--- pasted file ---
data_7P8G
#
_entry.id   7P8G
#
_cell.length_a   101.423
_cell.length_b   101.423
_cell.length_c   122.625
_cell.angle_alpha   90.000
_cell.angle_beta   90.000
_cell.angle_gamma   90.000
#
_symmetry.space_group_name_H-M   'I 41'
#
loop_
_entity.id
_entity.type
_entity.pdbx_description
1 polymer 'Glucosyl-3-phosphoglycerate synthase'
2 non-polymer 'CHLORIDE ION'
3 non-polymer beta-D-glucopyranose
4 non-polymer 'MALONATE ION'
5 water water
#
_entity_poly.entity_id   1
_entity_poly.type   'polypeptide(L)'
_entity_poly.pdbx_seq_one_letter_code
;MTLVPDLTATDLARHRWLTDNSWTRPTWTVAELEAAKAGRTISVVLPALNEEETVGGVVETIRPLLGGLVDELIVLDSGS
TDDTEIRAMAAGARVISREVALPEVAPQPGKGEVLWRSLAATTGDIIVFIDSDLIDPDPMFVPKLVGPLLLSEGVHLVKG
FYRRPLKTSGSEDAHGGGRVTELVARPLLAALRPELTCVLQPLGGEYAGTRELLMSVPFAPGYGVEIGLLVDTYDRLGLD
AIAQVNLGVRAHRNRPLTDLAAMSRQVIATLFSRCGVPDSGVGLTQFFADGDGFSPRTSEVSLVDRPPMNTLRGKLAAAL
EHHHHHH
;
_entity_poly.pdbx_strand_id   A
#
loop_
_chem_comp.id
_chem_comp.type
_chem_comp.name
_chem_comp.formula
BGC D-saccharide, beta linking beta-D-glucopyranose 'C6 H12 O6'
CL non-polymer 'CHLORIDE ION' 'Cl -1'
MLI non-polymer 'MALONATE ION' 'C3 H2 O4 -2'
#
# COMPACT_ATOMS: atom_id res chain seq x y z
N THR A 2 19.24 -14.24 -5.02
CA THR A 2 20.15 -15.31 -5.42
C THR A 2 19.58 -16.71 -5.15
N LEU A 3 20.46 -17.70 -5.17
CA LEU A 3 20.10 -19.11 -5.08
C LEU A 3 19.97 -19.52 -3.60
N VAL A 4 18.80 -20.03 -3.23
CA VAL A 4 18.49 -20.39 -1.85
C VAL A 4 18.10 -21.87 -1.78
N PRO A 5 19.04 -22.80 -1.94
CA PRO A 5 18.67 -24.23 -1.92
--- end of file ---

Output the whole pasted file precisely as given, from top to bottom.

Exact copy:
data_7P8G
#
_entry.id   7P8G
#
_cell.length_a   101.423
_cell.length_b   101.423
_cell.length_c   122.625
_cell.angle_alpha   90.000
_cell.angle_beta   90.000
_cell.angle_gamma   90.000
#
_symmetry.space_group_name_H-M   'I 41'
#
loop_
_entity.id
_entity.type
_entity.pdbx_description
1 polymer 'Glucosyl-3-phosphoglycerate synthase'
2 non-polymer 'CHLORIDE ION'
3 non-polymer beta-D-glucopyranose
4 non-polymer 'MALONATE ION'
5 water water
#
_entity_poly.entity_id   1
_entity_poly.type   'polypeptide(L)'
_entity_poly.pdbx_seq_one_letter_code
;MTLVPDLTATDLARHRWLTDNSWTRPTWTVAELEAAKAGRTISVVLPALNEEETVGGVVETIRPLLGGLVDELIVLDSGS
TDDTEIRAMAAGARVISREVALPEVAPQPGKGEVLWRSLAATTGDIIVFIDSDLIDPDPMFVPKLVGPLLLSEGVHLVKG
FYRRPLKTSGSEDAHGGGRVTELVARPLLAALRPELTCVLQPLGGEYAGTRELLMSVPFAPGYGVEIGLLVDTYDRLGLD
AIAQVNLGVRAHRNRPLTDLAAMSRQVIATLFSRCGVPDSGVGLTQFFADGDGFSPRTSEVSLVDRPPMNTLRGKLAAAL
EHHHHHH
;
_entity_poly.pdbx_strand_id   A
#
loop_
_chem_comp.id
_chem_comp.type
_chem_comp.name
_chem_comp.formula
BGC D-saccharide, beta linking beta-D-glucopyranose 'C6 H12 O6'
CL non-polymer 'CHLORIDE ION' 'Cl -1'
MLI non-polymer 'MALONATE ION' 'C3 H2 O4 -2'
#
# COMPACT_ATOMS: atom_id res chain seq x y z
N THR A 2 19.24 -14.24 -5.02
CA THR A 2 20.15 -15.31 -5.42
C THR A 2 19.58 -16.71 -5.15
N LEU A 3 20.46 -17.70 -5.17
CA LEU A 3 20.10 -19.11 -5.08
C LEU A 3 19.97 -19.52 -3.60
N VAL A 4 18.80 -20.03 -3.23
CA VAL A 4 18.49 -20.39 -1.85
C VAL A 4 18.10 -21.87 -1.78
N PRO A 5 19.04 -22.80 -1.94
CA PRO A 5 18.67 -24.23 -1.92